Narrator's, Narrative Device Used in Tom Jones

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      Fielding's obtrusive presence throughout Tom Jones, has been criticised by several critics. In the course of the narrative, the author adds a moralising comment, explains everything, and takes on the role of a guide. The authorial interruption tends to diminish the authenticity of his narrative.

      Fielding had a clear purpose in the constant flow of interruptions. He was writing a "comic" novel. The interruption is a narrative device, which serves to keep the reader from getting too emotionally involved in the characters and their actions. As such, the reader is kept out of the character's mind and heart. Motives are abstracted and analysed; feelings are defined. External gestures are reported rather than the immediate emotions of the characters in moments of crisis. The author is a placid, objective, impartial and omniscient presence communicating with the reader. His characters are seen but we are not admitted into their confidence.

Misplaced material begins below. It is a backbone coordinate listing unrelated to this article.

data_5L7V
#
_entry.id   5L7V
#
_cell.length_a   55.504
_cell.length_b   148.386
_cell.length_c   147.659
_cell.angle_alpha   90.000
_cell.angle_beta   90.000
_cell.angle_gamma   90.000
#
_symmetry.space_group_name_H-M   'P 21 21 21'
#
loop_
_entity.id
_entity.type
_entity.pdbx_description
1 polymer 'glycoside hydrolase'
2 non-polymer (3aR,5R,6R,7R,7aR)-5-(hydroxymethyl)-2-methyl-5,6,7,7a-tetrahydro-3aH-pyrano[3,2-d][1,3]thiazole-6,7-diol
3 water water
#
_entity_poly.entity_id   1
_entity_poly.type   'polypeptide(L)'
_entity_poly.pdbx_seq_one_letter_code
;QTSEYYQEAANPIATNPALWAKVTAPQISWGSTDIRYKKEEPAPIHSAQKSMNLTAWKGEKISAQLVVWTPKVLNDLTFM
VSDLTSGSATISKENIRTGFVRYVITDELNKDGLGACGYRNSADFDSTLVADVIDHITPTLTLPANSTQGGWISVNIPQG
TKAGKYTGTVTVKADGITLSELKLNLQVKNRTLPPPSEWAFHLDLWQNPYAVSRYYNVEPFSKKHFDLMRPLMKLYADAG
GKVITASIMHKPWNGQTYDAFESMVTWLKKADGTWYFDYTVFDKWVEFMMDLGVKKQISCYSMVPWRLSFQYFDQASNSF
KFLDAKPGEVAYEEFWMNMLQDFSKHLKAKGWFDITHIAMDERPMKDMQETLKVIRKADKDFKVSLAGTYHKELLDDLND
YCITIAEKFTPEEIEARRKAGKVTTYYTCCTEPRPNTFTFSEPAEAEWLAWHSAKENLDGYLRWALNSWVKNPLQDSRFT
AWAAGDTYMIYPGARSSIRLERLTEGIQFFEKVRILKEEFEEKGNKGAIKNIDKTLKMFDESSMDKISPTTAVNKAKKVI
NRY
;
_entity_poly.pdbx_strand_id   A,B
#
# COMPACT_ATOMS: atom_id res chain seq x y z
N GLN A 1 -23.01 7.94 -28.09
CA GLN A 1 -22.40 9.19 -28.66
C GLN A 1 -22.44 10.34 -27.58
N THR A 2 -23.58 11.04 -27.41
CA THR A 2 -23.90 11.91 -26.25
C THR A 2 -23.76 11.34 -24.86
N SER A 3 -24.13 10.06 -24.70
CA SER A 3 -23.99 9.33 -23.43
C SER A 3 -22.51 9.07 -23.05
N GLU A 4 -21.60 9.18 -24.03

Fielding interrupts the narrative to correct our possible misinterpretations, or to point out some detail which we might have missed; But his constant interpolations are not acceptable from a literary point of view. They often break the spell of his imaginary world represented in the novel—they spoil the sense of narrative illusion. Modem readers prefer the characters to speak for themselves through their actions.

University Questions

Consider the merits and drawbacks of Fielding's narrative device of constant authorial interruption in Tom Jones.
Discuss the significance of the Narrator's Role in Tom Jones.

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